Quality is everyday business for us
Our quality management system is certified in acc. with DIN EN ISO 9001:2008. Metallographic tests, spectral analyses and hardness tests are performed with laboratory devices that meet today's standard of technology. Computer-assisted material databases that are permanently updated grant us access to all required information. Permanent further education of our employees is our basis for quality-oriented work.
We use all standard hardness test methods:
- Hardness test acc. to Brinell
- Hardness test acc. to Vickers
- Hardness test acc. to Rockwell
- Hardness test acc. to UCI method
- Spectral analysis
- Crack testing using the magnetic powder method
- Crack testing using the dye penetration method
- Determination of surface hardness, nitrogen hardness and case hardness curves
- Metallographic tests
Hardness is the resistance with which a body counteracts the penetration of another. With the most common hardness test methods, a hard test body is pressed into a test object vertical to its surface.
The hardness value is determined as parameter in hardness testing. It depends on the test method. The statement of the test method must therefore be included in the test result. The test methods differ with respect to shape (pyramid, sphere, cone), material of the penetrating body (steel, hard metal, diamond) as well as the extent and type of impact (static, dynamic).
Hardness test acc. to Rockwell
In 1908, Ludwik published the suggestion to use the penetration depth of a diamond cone for assessment of the hardness of a material and in doing so disable the influence of the sample surface by applying a test preload. Rockwell (USA) turned this idea into a usable hardness testing method in 1931.
The advantage of Rockwell's test is its rapidity.
The most commonly used method in the German industry is the Rockwell C method.
With the Rockwell C method, a diamond cone is used as penetrating body (C = cone) with a point angle of 120° and a radius of curvature of 0.2 mm.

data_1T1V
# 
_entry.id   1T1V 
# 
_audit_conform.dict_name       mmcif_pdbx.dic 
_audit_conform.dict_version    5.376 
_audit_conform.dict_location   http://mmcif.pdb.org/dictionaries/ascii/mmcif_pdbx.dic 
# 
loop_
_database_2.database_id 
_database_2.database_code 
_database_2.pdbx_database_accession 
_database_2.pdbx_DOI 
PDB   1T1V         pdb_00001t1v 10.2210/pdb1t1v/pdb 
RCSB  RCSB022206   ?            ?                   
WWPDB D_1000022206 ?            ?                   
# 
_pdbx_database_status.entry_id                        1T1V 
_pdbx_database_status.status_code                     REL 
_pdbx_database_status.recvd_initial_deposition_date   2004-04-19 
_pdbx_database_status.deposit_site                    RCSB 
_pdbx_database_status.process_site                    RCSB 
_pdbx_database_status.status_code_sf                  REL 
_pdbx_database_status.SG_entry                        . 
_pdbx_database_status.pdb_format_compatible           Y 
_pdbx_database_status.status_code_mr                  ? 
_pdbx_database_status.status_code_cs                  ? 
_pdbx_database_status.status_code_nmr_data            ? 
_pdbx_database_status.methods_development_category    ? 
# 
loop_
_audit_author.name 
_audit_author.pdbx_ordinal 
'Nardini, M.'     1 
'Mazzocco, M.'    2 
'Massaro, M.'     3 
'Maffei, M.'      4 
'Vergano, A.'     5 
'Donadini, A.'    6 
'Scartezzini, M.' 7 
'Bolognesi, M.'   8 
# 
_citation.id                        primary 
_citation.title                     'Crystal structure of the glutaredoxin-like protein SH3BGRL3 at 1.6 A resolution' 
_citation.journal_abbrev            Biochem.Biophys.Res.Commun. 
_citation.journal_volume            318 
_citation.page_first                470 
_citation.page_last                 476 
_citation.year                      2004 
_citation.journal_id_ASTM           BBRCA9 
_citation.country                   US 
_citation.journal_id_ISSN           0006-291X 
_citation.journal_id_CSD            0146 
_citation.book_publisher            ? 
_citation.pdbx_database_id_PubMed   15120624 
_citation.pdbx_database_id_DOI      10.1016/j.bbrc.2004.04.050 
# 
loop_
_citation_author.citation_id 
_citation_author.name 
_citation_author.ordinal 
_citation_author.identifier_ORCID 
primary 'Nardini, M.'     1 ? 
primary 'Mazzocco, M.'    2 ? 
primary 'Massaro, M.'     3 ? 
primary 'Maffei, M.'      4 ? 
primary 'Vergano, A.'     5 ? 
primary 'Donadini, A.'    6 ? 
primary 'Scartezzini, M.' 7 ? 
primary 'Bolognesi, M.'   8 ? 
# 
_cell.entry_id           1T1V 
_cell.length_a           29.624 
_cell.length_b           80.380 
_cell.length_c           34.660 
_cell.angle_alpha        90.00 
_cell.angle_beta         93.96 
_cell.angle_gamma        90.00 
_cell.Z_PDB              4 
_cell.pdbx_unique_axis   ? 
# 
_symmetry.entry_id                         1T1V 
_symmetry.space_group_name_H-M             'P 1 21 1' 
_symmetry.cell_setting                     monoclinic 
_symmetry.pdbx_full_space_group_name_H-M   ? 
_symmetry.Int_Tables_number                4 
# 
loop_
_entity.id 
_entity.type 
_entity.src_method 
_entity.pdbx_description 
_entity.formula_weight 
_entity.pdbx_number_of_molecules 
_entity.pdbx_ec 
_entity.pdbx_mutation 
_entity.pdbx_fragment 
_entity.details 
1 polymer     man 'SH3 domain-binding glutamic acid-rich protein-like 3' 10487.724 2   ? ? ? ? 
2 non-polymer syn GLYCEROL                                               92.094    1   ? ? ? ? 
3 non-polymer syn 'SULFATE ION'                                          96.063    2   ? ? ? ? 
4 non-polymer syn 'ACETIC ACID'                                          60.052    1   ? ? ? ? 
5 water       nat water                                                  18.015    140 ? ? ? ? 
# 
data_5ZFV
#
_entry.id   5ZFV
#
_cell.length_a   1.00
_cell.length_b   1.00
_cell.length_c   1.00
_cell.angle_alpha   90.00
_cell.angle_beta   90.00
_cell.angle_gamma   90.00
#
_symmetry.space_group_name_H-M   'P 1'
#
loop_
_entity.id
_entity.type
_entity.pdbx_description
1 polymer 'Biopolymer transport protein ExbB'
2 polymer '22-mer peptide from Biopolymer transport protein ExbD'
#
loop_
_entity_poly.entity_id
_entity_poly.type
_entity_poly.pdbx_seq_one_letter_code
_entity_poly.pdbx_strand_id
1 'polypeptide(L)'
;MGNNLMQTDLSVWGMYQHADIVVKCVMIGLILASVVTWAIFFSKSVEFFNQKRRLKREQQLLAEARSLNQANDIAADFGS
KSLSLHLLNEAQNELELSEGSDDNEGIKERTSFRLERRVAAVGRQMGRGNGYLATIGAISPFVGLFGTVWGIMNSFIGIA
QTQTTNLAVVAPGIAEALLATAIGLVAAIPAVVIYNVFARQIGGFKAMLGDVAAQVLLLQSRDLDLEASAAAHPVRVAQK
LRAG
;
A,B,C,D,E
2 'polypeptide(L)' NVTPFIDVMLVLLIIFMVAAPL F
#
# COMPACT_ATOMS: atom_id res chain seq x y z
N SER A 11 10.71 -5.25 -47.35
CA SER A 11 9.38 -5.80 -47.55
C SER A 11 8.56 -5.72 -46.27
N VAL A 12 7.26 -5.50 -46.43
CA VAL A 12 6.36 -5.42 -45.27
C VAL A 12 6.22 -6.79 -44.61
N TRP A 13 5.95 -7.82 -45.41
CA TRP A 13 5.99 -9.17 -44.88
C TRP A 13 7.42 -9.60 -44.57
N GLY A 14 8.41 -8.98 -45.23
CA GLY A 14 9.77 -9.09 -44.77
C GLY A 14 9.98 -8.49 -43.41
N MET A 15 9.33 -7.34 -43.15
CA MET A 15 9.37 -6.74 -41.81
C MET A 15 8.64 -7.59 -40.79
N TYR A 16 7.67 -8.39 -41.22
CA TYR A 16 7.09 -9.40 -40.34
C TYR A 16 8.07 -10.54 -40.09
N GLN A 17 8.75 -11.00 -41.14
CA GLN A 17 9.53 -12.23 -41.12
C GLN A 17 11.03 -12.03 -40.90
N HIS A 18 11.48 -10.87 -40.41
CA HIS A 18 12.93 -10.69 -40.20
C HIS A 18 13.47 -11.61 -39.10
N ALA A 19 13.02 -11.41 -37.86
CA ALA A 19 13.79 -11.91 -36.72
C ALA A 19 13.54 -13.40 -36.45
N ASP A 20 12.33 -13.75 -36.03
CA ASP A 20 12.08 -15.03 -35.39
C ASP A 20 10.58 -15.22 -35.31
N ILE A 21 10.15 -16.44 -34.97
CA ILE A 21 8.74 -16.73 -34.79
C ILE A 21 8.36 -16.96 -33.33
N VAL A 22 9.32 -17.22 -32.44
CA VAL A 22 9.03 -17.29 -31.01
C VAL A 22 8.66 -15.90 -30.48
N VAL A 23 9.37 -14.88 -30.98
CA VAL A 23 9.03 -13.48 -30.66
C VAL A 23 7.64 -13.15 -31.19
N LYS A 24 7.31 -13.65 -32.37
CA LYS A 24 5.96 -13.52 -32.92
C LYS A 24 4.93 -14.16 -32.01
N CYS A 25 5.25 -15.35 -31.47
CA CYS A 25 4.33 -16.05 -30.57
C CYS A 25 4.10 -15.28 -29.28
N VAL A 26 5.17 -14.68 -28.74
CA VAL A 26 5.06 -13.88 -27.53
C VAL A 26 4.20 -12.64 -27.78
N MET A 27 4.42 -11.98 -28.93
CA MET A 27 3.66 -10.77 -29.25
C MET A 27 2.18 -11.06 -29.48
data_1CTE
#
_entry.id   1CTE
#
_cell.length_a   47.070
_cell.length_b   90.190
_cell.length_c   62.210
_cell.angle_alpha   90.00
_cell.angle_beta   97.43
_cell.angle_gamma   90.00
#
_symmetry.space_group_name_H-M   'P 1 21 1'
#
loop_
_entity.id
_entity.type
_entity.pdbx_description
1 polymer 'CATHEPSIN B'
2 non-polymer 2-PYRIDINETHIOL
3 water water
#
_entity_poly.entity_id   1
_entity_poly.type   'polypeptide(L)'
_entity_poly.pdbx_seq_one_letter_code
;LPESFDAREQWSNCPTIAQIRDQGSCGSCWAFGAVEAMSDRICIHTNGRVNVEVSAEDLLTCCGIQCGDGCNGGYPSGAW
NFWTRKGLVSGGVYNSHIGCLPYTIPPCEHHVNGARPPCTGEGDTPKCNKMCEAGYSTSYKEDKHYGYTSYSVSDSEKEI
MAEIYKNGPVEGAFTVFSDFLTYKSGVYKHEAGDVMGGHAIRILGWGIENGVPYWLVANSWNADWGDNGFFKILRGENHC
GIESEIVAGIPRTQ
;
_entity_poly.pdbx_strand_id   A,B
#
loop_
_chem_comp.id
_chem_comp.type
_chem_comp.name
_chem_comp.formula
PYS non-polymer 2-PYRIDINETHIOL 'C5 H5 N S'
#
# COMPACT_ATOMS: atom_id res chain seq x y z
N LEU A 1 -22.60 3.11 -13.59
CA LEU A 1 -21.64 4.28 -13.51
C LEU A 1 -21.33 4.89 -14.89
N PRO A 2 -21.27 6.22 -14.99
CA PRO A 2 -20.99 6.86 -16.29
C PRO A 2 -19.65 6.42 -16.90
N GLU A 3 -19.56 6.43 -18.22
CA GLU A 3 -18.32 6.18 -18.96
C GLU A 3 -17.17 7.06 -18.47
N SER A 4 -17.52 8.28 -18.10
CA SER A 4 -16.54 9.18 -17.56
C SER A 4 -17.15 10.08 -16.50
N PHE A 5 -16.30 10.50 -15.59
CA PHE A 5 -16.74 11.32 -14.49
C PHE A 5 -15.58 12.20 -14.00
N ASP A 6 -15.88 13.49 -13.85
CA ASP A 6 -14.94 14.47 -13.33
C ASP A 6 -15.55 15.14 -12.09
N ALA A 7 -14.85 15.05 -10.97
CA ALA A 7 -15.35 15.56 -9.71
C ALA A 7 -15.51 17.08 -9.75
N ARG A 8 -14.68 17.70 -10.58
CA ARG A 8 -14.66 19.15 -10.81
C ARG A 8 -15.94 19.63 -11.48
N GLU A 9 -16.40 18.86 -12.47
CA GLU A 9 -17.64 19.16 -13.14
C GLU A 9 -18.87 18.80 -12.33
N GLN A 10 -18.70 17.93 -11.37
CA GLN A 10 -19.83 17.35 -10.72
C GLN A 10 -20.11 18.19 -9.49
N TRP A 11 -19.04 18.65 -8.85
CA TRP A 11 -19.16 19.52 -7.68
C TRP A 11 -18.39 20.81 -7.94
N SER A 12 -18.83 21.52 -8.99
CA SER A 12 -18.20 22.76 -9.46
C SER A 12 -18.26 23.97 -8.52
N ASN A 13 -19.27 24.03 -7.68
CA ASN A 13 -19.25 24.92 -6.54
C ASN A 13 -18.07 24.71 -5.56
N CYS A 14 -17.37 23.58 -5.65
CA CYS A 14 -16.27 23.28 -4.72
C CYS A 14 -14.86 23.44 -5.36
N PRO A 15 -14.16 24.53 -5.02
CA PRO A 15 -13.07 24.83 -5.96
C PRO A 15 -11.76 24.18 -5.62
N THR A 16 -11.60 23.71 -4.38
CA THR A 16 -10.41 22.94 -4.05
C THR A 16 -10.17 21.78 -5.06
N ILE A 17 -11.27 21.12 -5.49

Hardness test acc. to Vickers
A hardness test was developed in 1925 based on the ideas of Smith and Sandland in the British Vickers works. It uses a penetrating body in the shape of a four-sided, regular diamond pyramid with a point angle of 136° between opposing surfaces.
The pyramid is pressed vertically into the sample with the test force F (N). The hardness value is calculated from the median of the two diagonals of the impact that occurs during testing.
Hardness test acc. to Brinell
In 1900, Brinell (Sweden) introduced a new hardness test method. In this test, a steel ball with a diameter D is pushed vertically into the level, metallic bright surface of the sample using a test force F. After relaxing, the impact diameter d is measured down to 1/100 mm accuracy (with non-round impact, the median is derived from two diameters standing vertically on each other) and the Brinell hardness calculated (with D and d in mm).
Hardness test acc. to Vickers using the UCI method
The hardness test with the UCI method uses a Vickers diamond as penetrating body. Contrary to the standard Vickers small load method, the Vickers impacts are not evaluated with a microscope but electronically.
The Vickers diamond is attached at the tip of a round metal rod. This metal rod is excited to produce longitudinal vibrations in its resonance frequency of approx. 78 kHz. The resonance frequency changes when the Vickers diamond comes into contact with the measuring material. This happens in dependency of the size of the impact surface of the Vickers diamond. This in turn is the measurement for the hardness of the tested material. Resonance frequency can be measured very accurately.
This is why the UCI method is especially suited to simplify and speed up the evaluation of the Vickers impacts and thus the entire test procedure. The determined measuring value depends on the e-module of the material.